Monterey Car Week brings out cars from every era and to fuel every possible shift in automotive interests from the mundane to galactic. You never know what to expect though you will likely to stumble upon some rarely seen unusual automotive creations. Car spotting with a camera is as natural as breathing during car week, here are the crazy fun cars we found and a bit of the automotive design stories behind them.
Okay, are you thinking what I’m thinking? How could you not, the darn thing has torpedo tits! Actually they are proximity sensing units. In 1959 General Motors unveiled the Cadillac Cyclone XP-74 Concept with space age styling equipped with radar and other electronic gadgetry, which more than fifty years later, is common place. Little did they realize what they imagined would be the engineering and technological groundwork of designs we have today. Panoramic roofs seem as close as we’ve gotten to achieving the bubble top, minus the 360° viewing capability, but now we have cameras to achieve this. This marked the end of the designer Harvey Earle’s era, the last of the dream cars.
Once of three examples built this 1964 Alpine M64 Lemans Class winner. This isn’t just another race car either. After winning 12 Hours Of Reims, driver Henry Morrogh recounted how Juan Manuel Fangio, not attending as a driver, took a “lap of honor” with Morrogh after the race around the circuit. These aviation inspired fins were not part of the original build but added after its 1965 retirement from racing when the factory used it a prototype for the A210.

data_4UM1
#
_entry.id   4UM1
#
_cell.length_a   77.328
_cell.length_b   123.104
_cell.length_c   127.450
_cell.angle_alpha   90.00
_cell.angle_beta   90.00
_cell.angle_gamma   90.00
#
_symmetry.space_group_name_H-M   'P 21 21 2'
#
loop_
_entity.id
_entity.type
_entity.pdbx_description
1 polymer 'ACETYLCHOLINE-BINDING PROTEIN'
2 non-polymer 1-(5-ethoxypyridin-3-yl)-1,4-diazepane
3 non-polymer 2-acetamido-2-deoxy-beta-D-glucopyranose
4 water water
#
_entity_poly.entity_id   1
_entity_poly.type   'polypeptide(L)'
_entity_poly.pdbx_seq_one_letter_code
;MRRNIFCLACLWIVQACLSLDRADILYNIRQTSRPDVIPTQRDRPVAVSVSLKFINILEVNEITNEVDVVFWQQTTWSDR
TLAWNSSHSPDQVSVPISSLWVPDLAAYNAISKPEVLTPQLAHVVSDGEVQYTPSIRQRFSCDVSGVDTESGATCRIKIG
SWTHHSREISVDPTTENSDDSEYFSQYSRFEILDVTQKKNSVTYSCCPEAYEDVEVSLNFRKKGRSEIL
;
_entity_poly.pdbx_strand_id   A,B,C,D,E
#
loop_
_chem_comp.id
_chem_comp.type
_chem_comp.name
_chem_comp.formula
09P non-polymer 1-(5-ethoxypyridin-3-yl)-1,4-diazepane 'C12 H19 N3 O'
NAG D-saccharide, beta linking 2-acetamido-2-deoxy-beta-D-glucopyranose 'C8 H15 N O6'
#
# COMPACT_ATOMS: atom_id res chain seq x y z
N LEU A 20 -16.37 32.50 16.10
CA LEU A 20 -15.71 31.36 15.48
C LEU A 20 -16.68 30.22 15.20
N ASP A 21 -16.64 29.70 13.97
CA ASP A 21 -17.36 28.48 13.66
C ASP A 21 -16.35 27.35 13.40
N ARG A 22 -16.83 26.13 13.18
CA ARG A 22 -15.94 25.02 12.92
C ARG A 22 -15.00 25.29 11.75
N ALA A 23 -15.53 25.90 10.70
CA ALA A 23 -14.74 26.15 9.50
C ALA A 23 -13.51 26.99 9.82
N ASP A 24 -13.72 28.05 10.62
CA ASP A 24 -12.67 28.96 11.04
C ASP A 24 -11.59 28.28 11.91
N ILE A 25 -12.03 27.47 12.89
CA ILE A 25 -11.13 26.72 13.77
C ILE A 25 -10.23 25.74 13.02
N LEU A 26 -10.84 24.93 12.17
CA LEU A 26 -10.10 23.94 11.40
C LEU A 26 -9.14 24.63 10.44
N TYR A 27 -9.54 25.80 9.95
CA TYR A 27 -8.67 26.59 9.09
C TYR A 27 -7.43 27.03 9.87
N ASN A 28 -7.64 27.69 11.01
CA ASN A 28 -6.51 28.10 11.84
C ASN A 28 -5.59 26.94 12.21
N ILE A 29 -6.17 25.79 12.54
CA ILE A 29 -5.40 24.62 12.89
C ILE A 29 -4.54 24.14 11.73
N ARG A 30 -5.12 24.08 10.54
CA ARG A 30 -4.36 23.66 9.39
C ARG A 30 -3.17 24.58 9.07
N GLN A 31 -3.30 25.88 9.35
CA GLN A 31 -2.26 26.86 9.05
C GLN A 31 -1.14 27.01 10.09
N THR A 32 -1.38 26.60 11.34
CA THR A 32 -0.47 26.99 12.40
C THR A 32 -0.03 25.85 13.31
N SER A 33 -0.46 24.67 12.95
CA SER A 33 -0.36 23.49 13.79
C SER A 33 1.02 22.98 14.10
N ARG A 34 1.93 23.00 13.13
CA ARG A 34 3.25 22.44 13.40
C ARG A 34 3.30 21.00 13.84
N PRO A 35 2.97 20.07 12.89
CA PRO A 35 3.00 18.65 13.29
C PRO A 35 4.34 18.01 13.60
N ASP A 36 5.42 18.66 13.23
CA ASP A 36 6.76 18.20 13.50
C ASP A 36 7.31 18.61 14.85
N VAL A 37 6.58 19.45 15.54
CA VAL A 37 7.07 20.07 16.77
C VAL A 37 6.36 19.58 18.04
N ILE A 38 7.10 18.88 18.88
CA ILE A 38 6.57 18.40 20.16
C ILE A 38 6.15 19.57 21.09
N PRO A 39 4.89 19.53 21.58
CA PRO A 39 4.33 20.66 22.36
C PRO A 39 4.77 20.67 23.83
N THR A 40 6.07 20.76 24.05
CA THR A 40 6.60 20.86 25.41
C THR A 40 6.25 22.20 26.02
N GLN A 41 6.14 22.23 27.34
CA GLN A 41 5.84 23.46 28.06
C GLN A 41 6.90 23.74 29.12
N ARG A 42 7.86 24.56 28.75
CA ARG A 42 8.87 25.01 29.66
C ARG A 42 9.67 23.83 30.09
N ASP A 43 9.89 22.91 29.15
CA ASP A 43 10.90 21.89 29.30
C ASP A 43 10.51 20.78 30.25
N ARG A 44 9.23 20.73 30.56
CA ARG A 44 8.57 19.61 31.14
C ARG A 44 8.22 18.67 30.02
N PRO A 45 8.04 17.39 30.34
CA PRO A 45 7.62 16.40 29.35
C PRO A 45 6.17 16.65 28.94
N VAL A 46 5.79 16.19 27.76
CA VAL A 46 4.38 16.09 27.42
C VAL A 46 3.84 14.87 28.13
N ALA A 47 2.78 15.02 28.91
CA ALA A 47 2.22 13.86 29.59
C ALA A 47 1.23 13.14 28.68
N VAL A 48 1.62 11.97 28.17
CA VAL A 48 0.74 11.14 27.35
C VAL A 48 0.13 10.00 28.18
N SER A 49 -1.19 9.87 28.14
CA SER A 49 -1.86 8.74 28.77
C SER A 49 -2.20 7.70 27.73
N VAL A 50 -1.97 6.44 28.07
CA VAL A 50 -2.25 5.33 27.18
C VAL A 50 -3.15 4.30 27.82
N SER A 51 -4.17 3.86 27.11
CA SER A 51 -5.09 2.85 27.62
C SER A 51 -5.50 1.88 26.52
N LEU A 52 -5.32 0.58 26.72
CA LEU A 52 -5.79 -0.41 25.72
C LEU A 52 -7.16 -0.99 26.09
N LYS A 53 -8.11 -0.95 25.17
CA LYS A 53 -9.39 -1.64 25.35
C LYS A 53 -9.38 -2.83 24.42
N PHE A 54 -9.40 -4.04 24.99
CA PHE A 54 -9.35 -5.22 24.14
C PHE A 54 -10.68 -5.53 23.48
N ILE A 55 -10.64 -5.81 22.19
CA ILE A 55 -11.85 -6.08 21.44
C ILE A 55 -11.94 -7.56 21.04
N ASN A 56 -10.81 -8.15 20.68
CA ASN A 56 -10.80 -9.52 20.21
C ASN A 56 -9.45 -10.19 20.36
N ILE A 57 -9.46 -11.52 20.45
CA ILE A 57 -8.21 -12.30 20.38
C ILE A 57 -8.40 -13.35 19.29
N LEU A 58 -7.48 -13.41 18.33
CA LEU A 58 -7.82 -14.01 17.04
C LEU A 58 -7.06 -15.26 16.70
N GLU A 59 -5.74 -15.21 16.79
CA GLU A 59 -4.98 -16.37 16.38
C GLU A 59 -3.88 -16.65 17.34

Hard to imagine this 1919 Rolls-Royce Silver Ghost Alpine Eagle has the nickname the “Sluggard.” Another rarity, this is the last race car Rolls-Royce built. One can’t help but take a second look, as the story is equally compelling. Apparently in 1911 the executives decided they wanted to achieve a speed record. They designed a streamlined body for a Silver Ghost Alpine Eagle chassis. It worked. They reached 101.4 mph on the quarter mile at Brooklands. Rolls-Royce destroyed the original body. When the current owner purchased the car it had a 1930’s body on it and upon researching the true lineage, had the racing body rebuilt from photos.
This is what 86 sheets of aluminum look like in the hands of a master customizer. Dean Jefferies created the 1963 Mantaray Custom to win the Oakland Roadster Show’s 1964 Tournament of Fame and he did. Bet he never thought he’d have this car at Pebble Beach Concours d’Elegance! He blew air into a tube into molten plastic to create this bubble top. Hard to even imagine, isn’t it? The Mantaray is an amalgamation of parts from a Maserati Grand Prix race car, steel tubing and a small block Ford V-8 with Cobra valve covers. Technically a Manta Ray is two words but Jefferies taking artistic license decided it should be spelled as one word on a car.
How is this for automotive ingenuity, long before we had CAD (Computer Aided Design) programs or cameras on our cars? Dream big and be creative, you never know where it will lead.